Welcome to another edition of..........my blog. It is Sunday, the 8th of March and 60 degrees outside. Being such a nice day, it was time to get the hell out of Dodge, better known as Tremonton. We headed out to the west desert in search of just about anything. When we arrived at the Salt Wells Valley we noticed what everyone has been talking about. The Great Salt Lake isn't great anymore. All the white you can see is dry salt covered dirt. The lake should fill up the whole foto, but it doesn't. It is approximately 5 or more miles from the true shoreline. The officials that measure this info have said it is nearing its lowest point in recorded history and I do believe it is true.
I bet some of you are saying " so what, its just worthless salt water". That is true. But, the more water in the lake, the more snow we get. It's called Lake Effect. A storm blows over the lake and sucks up the moisture and deposits it in other parts of the state as snow or rain. So,without the water in the lake to boost our storms, the less snow or rain we get. So, you have learned something new about Utah and its desert climate. As dry as it is, Old Yellow managed to find a nice mud hole and drove itself into it. Naughty Jeep.In the foto above, you can see what looks like a road in the lower 1/3 of the frame. That is actually the leftover remains of the Central Pacific Railroad bed from 1869. It is used now as just a road to enter into the Salt Wells hunting area.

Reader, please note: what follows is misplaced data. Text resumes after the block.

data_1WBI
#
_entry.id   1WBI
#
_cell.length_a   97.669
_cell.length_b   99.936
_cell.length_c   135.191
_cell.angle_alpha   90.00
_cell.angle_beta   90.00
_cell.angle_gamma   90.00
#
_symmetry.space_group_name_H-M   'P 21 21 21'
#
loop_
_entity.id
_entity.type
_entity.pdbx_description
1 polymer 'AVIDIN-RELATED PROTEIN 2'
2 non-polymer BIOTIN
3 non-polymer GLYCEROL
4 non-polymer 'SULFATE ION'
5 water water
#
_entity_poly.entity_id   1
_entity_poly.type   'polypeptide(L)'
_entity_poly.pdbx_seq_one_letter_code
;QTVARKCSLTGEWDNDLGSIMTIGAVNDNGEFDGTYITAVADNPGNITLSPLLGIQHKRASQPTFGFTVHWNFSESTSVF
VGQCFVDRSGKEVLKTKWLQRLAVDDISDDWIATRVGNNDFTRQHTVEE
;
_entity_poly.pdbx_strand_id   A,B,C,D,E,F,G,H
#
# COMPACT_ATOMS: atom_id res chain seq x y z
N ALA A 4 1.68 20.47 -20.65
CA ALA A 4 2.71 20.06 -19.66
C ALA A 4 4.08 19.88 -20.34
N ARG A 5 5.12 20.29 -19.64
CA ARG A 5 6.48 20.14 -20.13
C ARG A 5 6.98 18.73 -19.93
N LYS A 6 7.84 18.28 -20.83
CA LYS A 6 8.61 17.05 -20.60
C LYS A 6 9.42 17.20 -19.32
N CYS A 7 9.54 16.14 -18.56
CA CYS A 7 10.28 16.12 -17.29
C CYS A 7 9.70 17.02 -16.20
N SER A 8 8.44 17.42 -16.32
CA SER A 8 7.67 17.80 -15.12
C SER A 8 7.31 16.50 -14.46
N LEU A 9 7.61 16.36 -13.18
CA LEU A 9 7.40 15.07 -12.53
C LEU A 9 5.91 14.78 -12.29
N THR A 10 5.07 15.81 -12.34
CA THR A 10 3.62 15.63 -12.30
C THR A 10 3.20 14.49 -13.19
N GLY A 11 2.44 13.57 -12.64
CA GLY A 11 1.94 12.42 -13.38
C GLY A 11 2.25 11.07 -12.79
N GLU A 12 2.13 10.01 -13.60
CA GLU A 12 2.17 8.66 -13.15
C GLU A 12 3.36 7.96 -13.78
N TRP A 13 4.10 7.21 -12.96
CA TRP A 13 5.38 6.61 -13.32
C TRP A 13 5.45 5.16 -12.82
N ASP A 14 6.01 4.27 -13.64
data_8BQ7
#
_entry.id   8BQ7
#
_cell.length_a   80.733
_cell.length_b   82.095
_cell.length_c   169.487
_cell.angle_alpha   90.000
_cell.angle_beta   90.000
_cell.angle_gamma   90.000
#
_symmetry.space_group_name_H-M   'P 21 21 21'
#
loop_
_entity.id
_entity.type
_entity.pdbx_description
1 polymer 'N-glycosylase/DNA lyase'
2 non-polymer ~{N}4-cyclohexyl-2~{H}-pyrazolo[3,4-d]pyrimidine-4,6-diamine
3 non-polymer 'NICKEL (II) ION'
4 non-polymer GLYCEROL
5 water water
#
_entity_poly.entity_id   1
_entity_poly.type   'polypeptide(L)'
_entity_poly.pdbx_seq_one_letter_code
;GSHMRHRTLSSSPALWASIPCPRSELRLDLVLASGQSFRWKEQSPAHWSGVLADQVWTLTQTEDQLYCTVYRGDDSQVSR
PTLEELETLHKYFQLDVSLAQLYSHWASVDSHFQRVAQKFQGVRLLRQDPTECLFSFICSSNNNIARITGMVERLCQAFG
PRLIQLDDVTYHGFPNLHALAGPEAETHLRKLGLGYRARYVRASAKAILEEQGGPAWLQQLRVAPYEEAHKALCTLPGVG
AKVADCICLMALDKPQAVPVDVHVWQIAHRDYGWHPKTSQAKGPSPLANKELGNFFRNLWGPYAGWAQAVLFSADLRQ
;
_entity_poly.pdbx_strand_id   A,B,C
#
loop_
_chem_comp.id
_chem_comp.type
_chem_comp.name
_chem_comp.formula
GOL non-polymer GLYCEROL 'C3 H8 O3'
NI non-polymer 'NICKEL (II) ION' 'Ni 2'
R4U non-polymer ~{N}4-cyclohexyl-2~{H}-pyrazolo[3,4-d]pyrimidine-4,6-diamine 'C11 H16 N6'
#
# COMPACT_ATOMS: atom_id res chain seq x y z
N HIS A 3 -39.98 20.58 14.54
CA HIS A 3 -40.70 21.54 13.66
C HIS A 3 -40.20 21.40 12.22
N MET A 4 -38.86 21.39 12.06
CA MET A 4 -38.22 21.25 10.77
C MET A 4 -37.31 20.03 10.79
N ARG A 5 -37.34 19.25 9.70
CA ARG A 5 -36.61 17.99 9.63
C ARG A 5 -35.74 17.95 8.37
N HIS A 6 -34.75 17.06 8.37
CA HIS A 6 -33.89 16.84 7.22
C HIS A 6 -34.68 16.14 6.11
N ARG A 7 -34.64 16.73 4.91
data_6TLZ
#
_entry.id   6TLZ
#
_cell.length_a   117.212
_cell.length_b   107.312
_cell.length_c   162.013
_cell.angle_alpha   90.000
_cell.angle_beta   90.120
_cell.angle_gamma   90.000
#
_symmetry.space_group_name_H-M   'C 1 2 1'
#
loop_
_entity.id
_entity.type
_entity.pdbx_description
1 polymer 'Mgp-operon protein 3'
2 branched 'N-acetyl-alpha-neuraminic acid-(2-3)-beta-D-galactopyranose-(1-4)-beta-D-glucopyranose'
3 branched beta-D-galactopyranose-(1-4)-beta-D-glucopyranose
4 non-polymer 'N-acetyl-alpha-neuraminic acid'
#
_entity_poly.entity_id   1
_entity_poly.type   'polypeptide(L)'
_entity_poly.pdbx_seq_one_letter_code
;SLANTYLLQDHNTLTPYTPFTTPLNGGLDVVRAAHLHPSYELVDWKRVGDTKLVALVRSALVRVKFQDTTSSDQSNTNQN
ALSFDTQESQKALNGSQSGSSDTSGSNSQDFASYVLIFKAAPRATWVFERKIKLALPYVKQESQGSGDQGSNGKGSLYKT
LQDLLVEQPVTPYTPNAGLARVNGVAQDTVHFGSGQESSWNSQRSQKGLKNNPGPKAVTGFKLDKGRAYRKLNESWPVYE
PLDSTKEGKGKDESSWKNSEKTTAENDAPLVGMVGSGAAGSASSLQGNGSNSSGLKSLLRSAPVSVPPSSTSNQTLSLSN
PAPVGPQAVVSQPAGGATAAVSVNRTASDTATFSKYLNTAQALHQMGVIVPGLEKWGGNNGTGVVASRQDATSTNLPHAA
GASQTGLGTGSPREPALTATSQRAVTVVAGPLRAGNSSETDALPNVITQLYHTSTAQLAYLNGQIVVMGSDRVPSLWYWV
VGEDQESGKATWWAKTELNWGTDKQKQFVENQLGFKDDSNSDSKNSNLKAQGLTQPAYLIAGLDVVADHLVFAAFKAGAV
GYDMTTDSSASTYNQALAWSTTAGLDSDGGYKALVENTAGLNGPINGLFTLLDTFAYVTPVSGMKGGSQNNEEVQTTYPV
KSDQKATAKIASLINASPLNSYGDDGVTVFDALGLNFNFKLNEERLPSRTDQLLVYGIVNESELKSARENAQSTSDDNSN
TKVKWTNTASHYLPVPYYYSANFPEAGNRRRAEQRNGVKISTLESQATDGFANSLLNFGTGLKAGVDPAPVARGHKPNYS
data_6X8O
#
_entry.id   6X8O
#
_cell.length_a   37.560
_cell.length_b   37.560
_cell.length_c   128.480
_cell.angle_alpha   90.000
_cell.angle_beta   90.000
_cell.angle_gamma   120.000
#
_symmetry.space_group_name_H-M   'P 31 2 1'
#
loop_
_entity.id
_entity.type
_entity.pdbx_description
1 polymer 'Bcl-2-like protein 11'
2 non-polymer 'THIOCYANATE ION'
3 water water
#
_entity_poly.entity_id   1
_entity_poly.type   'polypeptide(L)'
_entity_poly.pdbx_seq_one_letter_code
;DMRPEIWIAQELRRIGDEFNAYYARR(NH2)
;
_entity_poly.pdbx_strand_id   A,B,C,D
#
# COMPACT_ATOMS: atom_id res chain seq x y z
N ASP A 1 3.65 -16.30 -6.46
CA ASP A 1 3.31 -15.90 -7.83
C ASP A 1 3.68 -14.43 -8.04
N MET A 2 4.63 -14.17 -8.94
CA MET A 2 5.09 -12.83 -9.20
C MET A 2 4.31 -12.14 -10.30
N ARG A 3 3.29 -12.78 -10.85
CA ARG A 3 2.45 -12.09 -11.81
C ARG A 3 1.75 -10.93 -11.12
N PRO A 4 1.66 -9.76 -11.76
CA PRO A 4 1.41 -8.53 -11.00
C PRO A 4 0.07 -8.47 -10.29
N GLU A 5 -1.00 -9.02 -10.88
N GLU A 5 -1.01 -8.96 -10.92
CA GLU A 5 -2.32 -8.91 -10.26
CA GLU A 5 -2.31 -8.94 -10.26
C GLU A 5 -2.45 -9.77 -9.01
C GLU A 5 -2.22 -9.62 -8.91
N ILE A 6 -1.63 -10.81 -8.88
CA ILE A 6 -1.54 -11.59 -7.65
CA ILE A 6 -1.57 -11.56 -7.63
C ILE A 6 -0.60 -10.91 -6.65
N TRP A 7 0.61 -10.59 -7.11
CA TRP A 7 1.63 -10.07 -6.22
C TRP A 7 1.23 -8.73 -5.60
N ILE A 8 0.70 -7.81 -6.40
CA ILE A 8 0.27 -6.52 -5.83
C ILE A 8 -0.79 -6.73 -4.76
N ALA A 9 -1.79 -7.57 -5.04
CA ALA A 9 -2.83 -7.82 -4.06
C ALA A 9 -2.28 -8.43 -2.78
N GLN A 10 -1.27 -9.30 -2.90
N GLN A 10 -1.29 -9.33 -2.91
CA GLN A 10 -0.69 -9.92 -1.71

In this foto you can see the curve as it makes its way across the flats. If you do ever go out there to see this area, stay off the mud flats. They are very deceiving and it wont take but 5 seconds to sink your vehicle into the mud. Yes, I did it once. Back in '86 in my friends mom's new F-150. It cost me $135.00 back then to have a tow truck come out from Tremonton. Dumb things we do as kids. At this rate, the mountains will be open for business by April and we can continue the ghost town visits. Jeep on my friends!